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Amy Susanne Gladfelter

Professor of Cell Biology
Cell Biology


Amy Gladfelter is a quantitative cell biologist interested in fundamental mechanisms of cell organization. In her research program, she uses microscopy, biophysical and genetic approaches along with mathematical modeling to study syncytial cells.  Syncytia are cells with many nuclei sharing a common cytoplasm and are found in fungi, throughout the human body such as in muscles and in the placenta as well as in many plants. In her work, she examines how these large cells spatially organize the cytoplasm via biomolecular condensates and sense their shape.  One current focus is in understanding the form and function of the giant syncytium formed in the human placenta that is essential for pregnancy.  A second focus is understanding how syncytial fungi adapt to environmental fluctuations with a goal of predicting mechanisms of adaptation to extreme conditions.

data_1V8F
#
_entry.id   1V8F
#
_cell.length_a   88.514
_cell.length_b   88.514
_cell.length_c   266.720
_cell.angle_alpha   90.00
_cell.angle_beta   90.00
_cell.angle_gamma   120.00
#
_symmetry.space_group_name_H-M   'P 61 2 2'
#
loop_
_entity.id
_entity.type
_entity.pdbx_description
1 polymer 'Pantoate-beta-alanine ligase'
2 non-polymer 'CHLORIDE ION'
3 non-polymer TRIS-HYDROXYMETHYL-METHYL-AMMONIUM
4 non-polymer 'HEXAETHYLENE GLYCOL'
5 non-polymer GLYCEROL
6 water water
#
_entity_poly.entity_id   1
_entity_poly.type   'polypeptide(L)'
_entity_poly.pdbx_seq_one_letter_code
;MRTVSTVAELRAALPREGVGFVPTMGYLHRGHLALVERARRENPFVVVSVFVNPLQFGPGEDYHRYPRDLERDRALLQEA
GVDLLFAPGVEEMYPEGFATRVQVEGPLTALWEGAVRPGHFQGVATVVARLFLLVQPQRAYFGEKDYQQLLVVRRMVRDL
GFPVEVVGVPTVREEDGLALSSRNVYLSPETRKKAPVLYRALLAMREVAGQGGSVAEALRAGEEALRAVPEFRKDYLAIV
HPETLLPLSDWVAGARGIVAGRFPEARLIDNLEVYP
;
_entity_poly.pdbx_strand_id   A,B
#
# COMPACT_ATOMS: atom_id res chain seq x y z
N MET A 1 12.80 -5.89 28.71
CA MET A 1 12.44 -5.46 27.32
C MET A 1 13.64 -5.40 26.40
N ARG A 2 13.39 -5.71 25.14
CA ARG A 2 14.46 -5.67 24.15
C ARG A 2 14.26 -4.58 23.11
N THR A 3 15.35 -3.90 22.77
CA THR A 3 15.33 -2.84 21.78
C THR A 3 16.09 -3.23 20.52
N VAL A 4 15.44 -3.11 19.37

She has been honored with the 2014 Graduate Mentoring Award from Dartmouth, the 2015 Mid-Career Award for Excellence in Research from the American Society of Cell Biology, the 2020 Graduate School Mentoring Award from UNC, and was a Howard Hughes Medical Institute Faculty Scholar.  She is an elected fellow of AAAS, the America Academy of Microbiology and the American Academy for Arts and Sciences.

Current Appointments & Affiliations

Professor of Cell Biology · 2024 - Present Cell Biology, Basic Science Departments
Member of the Duke Cancer Institute · 2023 - Present Duke Cancer Institute, Institutes and Centers

Education, Training & Certifications

Duke University · 2001 Ph.D.